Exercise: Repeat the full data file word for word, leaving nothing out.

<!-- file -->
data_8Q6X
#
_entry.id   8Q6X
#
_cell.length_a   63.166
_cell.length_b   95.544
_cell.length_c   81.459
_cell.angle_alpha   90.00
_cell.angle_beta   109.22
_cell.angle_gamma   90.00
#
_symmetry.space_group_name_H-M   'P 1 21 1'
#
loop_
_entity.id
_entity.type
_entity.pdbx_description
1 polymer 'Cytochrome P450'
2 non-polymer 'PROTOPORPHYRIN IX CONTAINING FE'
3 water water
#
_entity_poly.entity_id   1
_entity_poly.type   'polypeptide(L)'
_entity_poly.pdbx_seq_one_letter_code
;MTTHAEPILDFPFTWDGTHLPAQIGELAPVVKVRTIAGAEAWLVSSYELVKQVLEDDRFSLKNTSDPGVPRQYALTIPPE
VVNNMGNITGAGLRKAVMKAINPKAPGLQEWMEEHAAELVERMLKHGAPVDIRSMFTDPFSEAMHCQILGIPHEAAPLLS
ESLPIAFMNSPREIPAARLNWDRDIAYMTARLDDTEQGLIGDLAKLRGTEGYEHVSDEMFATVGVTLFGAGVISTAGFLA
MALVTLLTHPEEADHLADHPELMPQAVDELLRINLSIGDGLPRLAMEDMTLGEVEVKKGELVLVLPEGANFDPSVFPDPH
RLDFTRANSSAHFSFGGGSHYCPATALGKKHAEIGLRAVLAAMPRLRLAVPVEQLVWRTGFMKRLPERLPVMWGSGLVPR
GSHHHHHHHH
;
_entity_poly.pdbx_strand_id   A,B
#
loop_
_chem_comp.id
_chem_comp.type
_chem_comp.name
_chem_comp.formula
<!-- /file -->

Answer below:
data_8Q6X
#
_entry.id   8Q6X
#
_cell.length_a   63.166
_cell.length_b   95.544
_cell.length_c   81.459
_cell.angle_alpha   90.00
_cell.angle_beta   109.22
_cell.angle_gamma   90.00
#
_symmetry.space_group_name_H-M   'P 1 21 1'
#
loop_
_entity.id
_entity.type
_entity.pdbx_description
1 polymer 'Cytochrome P450'
2 non-polymer 'PROTOPORPHYRIN IX CONTAINING FE'
3 water water
#
_entity_poly.entity_id   1
_entity_poly.type   'polypeptide(L)'
_entity_poly.pdbx_seq_one_letter_code
;MTTHAEPILDFPFTWDGTHLPAQIGELAPVVKVRTIAGAEAWLVSSYELVKQVLEDDRFSLKNTSDPGVPRQYALTIPPE
VVNNMGNITGAGLRKAVMKAINPKAPGLQEWMEEHAAELVERMLKHGAPVDIRSMFTDPFSEAMHCQILGIPHEAAPLLS
ESLPIAFMNSPREIPAARLNWDRDIAYMTARLDDTEQGLIGDLAKLRGTEGYEHVSDEMFATVGVTLFGAGVISTAGFLA
MALVTLLTHPEEADHLADHPELMPQAVDELLRINLSIGDGLPRLAMEDMTLGEVEVKKGELVLVLPEGANFDPSVFPDPH
RLDFTRANSSAHFSFGGGSHYCPATALGKKHAEIGLRAVLAAMPRLRLAVPVEQLVWRTGFMKRLPERLPVMWGSGLVPR
GSHHHHHHHH
;
_entity_poly.pdbx_strand_id   A,B
#
loop_
_chem_comp.id
_chem_comp.type
_chem_comp.name
_chem_comp.formula